“Priority number one is to keep the character of the car - not making a big car, not making it heavy, but this is very tricky. And it’s a relatively small volume car, so we maybe cannot do a separate platform."

Porsche definitely won’t be joining the glut of newly launched electric hypercars with its own take on the formula, however - for the time being at least.

Pouring water on the claims made by manufacturers such as Rimac and Lotus, Walliser said: “We have seen a lot of studies of electric hypercars - for me the proof is when it’s on the street with a licence plate… does an EV hypercar work? It’s like saying to me that a drag racer is a suitable sports car. For sure it’s perfect from 0-100, but to make it usable and do several laps of the Nurburgring would not work with the technology at its current state”.

Walliser did welcome the idea of using hybrid technology to extend the life of Porsche’s widely celebrated naturally aspirated GT engines. “A hybrid for sure with a normally aspirated engine works well together. The low-rev electric motor torque and high-revving normally aspirated engines fit perfectly. It could help to keep a normally aspirated engine to survive, and we are very motivated to do so”. 

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Comments
14

11 September 2019

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heather benjamin

11 September 2019

Yes! Hybrid plus naturally aspirated engines. Finally, an idea whose time has arrived.

11 September 2019

Maybe Porsche are listening, from not wanting 6 NA engines due to mpg etc it looks like one model variation at a time they might be returning!!! Yea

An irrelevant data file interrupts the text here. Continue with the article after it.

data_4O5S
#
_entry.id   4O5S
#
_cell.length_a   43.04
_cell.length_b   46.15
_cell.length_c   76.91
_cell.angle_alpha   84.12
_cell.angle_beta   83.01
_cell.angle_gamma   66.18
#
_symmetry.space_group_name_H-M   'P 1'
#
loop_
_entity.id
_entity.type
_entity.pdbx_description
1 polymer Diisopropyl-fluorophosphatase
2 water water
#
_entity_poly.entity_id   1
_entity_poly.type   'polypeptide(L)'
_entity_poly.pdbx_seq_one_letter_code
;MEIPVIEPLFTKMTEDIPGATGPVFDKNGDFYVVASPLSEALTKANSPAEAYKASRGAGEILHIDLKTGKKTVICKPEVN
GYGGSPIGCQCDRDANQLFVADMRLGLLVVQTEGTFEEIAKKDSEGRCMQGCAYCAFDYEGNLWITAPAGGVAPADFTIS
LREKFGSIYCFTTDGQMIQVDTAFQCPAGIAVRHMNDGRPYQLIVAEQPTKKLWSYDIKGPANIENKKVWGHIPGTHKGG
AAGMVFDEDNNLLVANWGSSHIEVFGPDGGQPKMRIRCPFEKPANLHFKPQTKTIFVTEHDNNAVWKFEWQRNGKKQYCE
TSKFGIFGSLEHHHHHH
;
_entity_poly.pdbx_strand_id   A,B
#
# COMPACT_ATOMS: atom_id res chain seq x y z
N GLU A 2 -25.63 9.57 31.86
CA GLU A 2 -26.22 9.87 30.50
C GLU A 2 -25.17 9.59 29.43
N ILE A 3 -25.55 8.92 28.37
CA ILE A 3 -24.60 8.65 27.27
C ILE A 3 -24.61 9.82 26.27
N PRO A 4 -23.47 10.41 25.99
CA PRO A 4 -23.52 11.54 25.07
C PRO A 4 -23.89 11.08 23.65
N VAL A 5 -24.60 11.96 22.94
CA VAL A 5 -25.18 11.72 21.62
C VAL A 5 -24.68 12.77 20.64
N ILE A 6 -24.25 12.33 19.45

typos1 - Just can’t respect opinion

11 September 2019
xxxx wrote:

Maybe Porsche are listening, from not wanting 6 NA engines due to mpg etc it looks like one model variation at a time they might be returning!!! Yea

 

Pressure, no...due to mpg, absolutely not. All car manufacturers have plan b, c, d, etc and given the future is uncertain, it was always probable that they had 6 cyl engine option ready and waiting. Buyers like to believe they have the influence to alter car makers minds and the makers are happy for that illusion to prevail.

 

Any buyer who can afford to buy into car ownership at this level, is not going to have sleepless nights worrying about 28mpg, vs 20 mpg.

 

Credit to you though for having the backup plan of using the word "Maybe"...you know, just in case your post was nonsense...

11 September 2019

One valid point Takeitslowly. Your correct about mpg. When you purchase a new Porsche you care not one jot about MPG, it will never alter your purchase decision whether a Cayman GT4 gets 18mpg or 38mpg. As for the rest, you have some homework to do. Porsche is as well known for 'listening' to it's customers as it is regrettably for hideously expensive options. The manual transmission that returned to the GT3 being a recent example.